The evaluator came on a cloudy afternoon last April, bringing a state-issued laptop and another chance at a long-held dream.
She sat with Amy and Tony Crawley in the living room of their Kirkland home as they pleaded for help with their son, Rowan, then 7 and struggling with severe autism.
She listened to their story about how a recent trip to a nearby pharmacy ended with Rowan clearing a shelf of supplements and scratching Amys arm so hard it bled.
She watched the boy cling to his mother, unable to talk or make eye contact, a wash cloth dangling from his mouth for him to chew to calm his anxiety.
She typed their wishes into the laptop access to a behavior program, help paying for needed therapies, an occasional visit from a trained caregiver to give them a break.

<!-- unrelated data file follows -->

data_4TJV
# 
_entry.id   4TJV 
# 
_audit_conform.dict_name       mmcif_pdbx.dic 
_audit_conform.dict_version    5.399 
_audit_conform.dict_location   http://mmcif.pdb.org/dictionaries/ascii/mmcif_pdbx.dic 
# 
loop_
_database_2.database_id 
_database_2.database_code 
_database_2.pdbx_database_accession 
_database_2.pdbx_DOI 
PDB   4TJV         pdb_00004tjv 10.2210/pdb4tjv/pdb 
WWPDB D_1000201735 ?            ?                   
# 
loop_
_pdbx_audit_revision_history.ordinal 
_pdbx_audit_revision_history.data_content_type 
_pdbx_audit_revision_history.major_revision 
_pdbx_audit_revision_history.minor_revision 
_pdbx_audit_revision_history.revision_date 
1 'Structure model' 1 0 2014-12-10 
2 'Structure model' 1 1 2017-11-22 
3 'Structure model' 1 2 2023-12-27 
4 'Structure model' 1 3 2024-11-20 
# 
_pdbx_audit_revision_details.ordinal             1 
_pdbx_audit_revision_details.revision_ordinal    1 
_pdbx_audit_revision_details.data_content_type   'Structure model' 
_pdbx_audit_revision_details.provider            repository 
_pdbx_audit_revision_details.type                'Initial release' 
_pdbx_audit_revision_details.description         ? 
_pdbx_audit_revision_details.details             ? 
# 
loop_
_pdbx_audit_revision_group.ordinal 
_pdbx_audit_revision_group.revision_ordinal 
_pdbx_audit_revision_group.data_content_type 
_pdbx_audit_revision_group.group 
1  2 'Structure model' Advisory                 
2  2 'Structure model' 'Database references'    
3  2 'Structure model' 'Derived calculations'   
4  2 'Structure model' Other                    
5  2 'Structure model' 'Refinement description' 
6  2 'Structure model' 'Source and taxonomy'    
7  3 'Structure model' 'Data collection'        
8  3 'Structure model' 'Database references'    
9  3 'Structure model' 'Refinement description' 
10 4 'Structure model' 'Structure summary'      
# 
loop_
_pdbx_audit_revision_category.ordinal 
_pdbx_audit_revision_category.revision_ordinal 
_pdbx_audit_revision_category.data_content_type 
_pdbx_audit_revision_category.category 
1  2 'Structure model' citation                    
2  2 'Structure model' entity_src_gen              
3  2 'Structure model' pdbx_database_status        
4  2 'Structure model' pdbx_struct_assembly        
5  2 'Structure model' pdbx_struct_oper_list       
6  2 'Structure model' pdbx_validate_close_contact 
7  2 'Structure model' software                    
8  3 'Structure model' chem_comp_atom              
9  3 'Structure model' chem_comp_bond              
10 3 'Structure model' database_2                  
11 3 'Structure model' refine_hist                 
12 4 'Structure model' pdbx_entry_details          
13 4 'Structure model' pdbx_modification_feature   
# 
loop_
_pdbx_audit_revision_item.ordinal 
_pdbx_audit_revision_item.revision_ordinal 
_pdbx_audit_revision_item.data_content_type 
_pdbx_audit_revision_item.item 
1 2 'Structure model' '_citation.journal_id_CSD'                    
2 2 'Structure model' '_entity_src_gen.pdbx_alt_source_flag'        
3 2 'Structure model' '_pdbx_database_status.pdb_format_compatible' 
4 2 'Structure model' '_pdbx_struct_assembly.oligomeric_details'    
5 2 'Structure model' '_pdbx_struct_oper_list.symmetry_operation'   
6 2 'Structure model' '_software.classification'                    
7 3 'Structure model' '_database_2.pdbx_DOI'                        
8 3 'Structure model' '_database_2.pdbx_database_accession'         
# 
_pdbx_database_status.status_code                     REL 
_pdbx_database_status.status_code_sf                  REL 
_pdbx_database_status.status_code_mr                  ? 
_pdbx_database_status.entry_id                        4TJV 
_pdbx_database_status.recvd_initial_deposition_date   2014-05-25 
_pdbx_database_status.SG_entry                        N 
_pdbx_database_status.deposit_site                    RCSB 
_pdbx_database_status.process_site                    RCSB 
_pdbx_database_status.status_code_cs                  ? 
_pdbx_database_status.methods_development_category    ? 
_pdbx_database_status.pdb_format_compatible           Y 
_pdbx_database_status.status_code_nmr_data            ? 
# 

Six weeks later, the results of the update evaluation arrived by mail: Rowan still met the states criteria for receiving services.
But still, the letter reported, there is no funding available.
Perhaps no phrase better summarizes the system for residents with developmental disabilities in Washington state, where some 14,600 families determined eligible for services dont receive any.
It is not a waitlist, per se, because that term implies a linear path toward an end.
Advocates say the only way off the No Paid Services Caseload, as it is called, is experiencing a crisis and catching an evaluators attention just as a spot opens.
Its essentially a lottery, said Ed Holen, executive director of the Developmental Disabilities Council, an advisory organization whose members are appointed by the governor. Theres no difference between those receiving services and those not receiving services, except that one group has managed to get the services.